In light of any tragedy, the best we can do is learn


In light of any tragedy, the best we can do is learn


April 25, 2007

Until last Monday, the only things I knew about Virginia Tech University were that it was located in Virginia and the school colors -- orange and maroon -- were ugly.

Maybe that's because they are the colors of Baylor's two biggest conference rivals.

Or maybe they just don't go together.

But the tragedy on April 16 interrupted my ignorance.

As I watched the fallout from the shootings, I found myself removed from violence. I even found myself forgetting that a distant cousin is studying engineering there.

When I turned off the television, however, questions began to race through my mind.

They weren't the usual "why did he do it?" questions.

"What's a hokie?" "Where's Blacksburg?" "Did anyone famous go there?" and, once again, "Who thought of putting orange and maroon together?"

Well, for those who are as inquisitive as I am, here are the answers.

According to the school's Web site, "hokie" refers to a modified version of the first school spirit yell and Blacksburg is roughly 200 miles west of Richmond.

Famous alumni include Johnny Oates, who managed the Texas Rangers from 1995 to 2001, Atlanta Falcons' quarterback Michael Vick and the creator of the gold safe at Fort Knox.

And as for the colors, a committee changed the colors from black and gray -- which the school Web site listed as "resembling prison uniforms" -- to burnt orange and Chicago maroon in 1896.

Well, at least it's a step in the right direction.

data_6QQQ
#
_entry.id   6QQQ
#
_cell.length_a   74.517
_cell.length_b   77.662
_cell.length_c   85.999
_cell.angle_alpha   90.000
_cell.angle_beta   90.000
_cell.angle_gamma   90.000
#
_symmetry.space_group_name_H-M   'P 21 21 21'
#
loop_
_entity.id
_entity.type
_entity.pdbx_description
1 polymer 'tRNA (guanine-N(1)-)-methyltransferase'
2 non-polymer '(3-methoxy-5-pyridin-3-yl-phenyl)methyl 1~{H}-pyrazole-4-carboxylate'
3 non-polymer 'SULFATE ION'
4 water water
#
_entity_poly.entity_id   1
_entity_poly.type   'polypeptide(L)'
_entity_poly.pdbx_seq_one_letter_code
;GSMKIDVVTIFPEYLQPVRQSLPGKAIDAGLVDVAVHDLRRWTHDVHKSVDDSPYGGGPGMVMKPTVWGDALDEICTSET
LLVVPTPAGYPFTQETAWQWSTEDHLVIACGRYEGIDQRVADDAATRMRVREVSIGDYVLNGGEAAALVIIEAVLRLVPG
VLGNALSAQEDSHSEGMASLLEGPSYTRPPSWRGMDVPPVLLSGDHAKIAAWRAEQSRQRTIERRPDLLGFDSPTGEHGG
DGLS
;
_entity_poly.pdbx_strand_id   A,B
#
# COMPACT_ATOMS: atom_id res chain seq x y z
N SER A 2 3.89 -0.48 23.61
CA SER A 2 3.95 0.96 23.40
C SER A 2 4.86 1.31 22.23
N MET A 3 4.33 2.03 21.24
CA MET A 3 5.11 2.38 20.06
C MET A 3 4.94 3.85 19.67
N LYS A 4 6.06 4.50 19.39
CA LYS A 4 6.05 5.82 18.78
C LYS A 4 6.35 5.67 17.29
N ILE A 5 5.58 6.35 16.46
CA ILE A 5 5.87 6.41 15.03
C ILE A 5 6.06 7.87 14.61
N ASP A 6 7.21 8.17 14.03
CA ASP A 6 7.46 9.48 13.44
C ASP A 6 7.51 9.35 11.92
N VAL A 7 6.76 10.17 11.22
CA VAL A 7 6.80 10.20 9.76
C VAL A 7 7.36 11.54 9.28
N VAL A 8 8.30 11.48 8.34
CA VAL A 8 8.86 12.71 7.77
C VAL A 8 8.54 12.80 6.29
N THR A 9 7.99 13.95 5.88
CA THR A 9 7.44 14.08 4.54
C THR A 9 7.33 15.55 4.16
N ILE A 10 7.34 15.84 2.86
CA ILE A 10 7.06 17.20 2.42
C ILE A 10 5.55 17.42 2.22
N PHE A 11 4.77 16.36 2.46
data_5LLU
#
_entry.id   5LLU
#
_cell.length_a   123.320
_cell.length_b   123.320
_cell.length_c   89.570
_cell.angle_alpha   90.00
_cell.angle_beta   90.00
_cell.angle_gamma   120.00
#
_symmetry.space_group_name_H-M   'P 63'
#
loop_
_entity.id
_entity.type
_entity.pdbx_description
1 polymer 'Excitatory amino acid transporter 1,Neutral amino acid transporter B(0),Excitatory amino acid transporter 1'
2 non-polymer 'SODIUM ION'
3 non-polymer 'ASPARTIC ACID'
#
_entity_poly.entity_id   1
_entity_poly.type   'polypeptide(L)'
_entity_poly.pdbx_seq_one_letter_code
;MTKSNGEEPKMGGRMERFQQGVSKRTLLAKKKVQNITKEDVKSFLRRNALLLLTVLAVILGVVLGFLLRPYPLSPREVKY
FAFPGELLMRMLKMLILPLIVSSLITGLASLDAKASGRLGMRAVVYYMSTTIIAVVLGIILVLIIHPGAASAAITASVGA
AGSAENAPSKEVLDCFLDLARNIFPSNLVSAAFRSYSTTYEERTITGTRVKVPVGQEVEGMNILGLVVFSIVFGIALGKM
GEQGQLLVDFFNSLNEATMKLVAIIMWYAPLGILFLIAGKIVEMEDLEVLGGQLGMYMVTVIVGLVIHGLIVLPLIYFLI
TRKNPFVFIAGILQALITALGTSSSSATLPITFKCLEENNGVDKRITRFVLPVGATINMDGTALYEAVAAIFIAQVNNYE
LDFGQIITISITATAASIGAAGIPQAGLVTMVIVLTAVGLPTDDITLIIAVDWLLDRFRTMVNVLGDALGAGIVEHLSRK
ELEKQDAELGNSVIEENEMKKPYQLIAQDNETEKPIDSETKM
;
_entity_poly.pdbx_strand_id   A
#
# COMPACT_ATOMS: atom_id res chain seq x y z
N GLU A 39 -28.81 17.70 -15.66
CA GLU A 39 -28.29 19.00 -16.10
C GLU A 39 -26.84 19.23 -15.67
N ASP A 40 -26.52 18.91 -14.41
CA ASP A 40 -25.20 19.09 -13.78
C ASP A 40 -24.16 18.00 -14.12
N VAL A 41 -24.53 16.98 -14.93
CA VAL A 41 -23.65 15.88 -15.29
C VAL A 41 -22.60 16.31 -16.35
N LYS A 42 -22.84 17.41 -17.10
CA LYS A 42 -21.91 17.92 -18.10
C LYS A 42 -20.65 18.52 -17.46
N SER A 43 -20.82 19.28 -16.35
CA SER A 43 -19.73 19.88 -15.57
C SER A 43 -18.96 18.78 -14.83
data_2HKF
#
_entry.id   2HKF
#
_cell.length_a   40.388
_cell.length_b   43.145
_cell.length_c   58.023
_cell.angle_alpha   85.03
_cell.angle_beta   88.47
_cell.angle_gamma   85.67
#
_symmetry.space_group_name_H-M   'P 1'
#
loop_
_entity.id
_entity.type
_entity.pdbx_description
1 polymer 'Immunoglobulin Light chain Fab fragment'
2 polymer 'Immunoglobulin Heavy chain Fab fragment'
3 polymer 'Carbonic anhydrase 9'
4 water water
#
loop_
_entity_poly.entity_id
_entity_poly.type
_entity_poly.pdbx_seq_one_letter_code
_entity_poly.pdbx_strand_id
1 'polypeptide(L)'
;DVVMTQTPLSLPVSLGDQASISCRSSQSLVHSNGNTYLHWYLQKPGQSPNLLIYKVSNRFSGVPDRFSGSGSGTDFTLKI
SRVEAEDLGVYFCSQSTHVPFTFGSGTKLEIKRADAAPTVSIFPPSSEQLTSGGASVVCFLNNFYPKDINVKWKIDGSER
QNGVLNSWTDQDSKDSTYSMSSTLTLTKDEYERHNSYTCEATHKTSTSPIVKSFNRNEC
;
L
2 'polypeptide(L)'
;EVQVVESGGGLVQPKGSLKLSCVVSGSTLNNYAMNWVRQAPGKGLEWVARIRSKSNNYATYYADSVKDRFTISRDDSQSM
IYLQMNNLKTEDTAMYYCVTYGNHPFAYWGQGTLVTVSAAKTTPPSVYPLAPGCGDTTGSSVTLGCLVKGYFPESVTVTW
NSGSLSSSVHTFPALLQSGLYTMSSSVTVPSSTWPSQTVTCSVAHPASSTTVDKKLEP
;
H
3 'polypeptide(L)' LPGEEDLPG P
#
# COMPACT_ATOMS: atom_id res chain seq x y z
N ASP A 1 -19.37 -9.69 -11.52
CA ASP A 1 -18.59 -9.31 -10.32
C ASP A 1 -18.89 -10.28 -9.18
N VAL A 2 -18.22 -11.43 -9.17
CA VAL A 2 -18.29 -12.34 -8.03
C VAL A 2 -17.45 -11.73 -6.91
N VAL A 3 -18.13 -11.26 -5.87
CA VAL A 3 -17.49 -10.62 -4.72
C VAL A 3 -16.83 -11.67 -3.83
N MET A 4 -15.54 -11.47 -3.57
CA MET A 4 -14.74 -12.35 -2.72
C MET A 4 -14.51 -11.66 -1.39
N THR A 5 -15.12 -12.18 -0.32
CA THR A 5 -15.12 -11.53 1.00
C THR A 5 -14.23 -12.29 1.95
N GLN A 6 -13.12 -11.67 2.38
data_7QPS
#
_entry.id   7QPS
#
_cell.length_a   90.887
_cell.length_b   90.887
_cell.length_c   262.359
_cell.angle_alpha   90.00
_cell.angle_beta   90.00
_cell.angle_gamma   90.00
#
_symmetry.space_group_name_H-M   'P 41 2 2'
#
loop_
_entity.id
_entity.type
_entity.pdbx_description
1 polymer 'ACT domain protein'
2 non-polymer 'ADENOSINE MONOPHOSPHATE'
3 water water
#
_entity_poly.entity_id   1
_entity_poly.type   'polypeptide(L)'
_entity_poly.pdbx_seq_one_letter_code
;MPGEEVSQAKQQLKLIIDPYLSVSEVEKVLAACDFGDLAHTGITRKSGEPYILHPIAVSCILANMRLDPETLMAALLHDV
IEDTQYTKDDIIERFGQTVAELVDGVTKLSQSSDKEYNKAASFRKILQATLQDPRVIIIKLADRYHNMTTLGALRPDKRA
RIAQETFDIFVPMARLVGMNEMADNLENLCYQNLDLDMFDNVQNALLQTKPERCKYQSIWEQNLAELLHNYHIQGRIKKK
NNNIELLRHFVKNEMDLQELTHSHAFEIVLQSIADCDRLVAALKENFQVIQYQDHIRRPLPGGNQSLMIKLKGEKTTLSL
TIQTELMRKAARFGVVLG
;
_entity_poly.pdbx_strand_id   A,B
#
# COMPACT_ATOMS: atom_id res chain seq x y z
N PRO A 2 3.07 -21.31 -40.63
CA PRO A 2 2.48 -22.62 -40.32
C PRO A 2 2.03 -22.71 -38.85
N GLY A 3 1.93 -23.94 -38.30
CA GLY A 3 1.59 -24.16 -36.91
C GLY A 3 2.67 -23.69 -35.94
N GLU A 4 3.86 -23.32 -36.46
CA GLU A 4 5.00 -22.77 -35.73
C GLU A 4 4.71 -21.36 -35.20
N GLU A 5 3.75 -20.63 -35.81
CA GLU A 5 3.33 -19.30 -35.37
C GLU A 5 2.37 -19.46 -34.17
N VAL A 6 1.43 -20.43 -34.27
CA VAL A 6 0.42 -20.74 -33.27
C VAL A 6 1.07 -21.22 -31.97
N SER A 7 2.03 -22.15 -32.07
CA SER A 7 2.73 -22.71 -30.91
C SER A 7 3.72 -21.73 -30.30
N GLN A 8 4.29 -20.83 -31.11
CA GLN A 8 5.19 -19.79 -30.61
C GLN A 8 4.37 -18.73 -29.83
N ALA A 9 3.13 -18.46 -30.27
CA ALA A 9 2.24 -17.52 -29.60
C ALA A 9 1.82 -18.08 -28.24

After I found the answers to these questions, I thought I would be satisfied. But my curiosity returned a few minutes later. Maybe it's because I'm a trivia nerd. Or maybe I'm just human.

There's something compelling about disorder -- it's the reason we tap our brakes and strain our necks, peeking over the concrete barrier between our vehicle and the mangled car wreck on the other side of the road.

It's also the reason the instant our friend says, "This water fountain is nasty!" we rush to taste the water, only to find our friend's opinion is the same as ours. We could have spared our taste buds the pain if we had just listened. It may be a morbid fascination, but we learn from it anyway.

Life's trials all have lessons, and it's up to each person to retain the concept we have to learn. And if you're lucky enough, you can watch it on CNN instead of outside your classroom window.

The point is, each of us is incredibly lucky to have the ability to learn from other people's troubling situations, and it's up to us to discover what that is.

It could be as simple as taking a second glance behind you before you walk into your dorm room, or learning where Blacksburg, Va., is.

Brian Bateman is a senior history and journalism major from Garland.

Opinions expressed in the Lariat are not necessarily those of the Baylor administration, the Baylor Board of Regents or the Student Publications Board.


Original Source: The Lariat
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BRIAN BATEMAN, “In light of any tragedy, the best we can do is learn,” The April 16 Archive, accessed December 5, 2023,